Argentine Army

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Argentine Army
Ejército Argentino
Ejército Argentino.svg
Argentine Army Seal
Active 1810; 204 years ago (1810)
Country  Argentina
Branch Army
Size 38,500 active personnel (2014)[1]
16,000 reservists (2014)[1]
Part of Ministry of Defence
Garrison/HQ Buenos Aires
Anniversaries May 29 (Argentine Army Day)
Equipment 348 Main battle tanks
896 armored vehicles
771 artillery pieces
128 Self-propelled artillery
5,021 military vehicles
46 helicopters
Engagements War of Independence (1810-1818)
Spanish American wars of independence (1808–1833)
Luso-Brazilian Invasion (1816)
Cisplatine War (1825-1828)
War of the Confederation (1836-1839)
Uruguayan Civil War (1839-1852)
Platine War (1851-1852)
Paraguayan War (1864-1870)
Conquest of the Desert (1870-1884)
Operation Independence (1975-1976)
Operation Soberanía (1978)
Falklands War (1982)
Gulf War (1990-1991)
"U.N. missions"
Bosnia (1992-1995)
Cyprus (1993-present)
Kosovo (1999-present)
Haiti (2004-present)
Commanders
Commander-in-Chief President Cristina Fernández de Kirchner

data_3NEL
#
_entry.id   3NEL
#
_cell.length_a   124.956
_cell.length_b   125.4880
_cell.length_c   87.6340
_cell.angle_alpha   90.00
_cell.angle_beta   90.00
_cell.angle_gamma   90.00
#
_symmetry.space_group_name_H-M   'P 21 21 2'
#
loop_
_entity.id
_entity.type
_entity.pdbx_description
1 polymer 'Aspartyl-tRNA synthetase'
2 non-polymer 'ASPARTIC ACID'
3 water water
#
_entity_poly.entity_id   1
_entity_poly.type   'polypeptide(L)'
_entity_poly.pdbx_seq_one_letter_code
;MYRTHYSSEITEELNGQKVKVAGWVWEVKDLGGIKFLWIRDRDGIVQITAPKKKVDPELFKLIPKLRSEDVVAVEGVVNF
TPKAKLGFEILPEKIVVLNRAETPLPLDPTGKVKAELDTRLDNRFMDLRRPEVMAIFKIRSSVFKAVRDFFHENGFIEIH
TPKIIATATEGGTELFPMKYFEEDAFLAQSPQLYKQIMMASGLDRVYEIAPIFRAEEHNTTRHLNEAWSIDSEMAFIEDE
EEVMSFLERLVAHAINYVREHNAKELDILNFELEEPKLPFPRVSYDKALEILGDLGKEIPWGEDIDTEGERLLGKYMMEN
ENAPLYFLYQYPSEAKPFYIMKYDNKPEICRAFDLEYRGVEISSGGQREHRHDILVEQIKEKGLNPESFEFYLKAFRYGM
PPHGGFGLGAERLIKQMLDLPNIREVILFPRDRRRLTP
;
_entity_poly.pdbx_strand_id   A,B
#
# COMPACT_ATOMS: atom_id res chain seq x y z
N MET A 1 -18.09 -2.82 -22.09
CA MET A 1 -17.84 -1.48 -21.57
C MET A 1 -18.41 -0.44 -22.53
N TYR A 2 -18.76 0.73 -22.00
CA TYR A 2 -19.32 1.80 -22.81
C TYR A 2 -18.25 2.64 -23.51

Ceremonial chief Army General César Milani

The Argentine Army (Ejército Argentino, EA) is the land armed force branch of the Armed Forces of the Argentine Republic and the senior military service of the country. As of 2012, the active element of the Argentine army numbered some 38,500 military personnel.[1] A reduction from over 44,000 personnel in 2010.[2] Under the Argentine Constitution, the President of Argentina is the Commander-in-Chief of the Armed Forces, exercising his or her command authority through the Minister of Defense.

The Army's official foundation date is May 29, 1810 (celebrated in Argentina as the Army Day), four days after the Spanish colonial administration in Buenos Aires was overthrown. The new national army was formed out of several pre-existent colonial militia units and locally-manned regiments; most notoriously the Infantry Regiment "Patricios", which to this date is still an active unit. These units had previously fought the British invasions of the Río de la Plata in 1806 and 1807.

History[edit]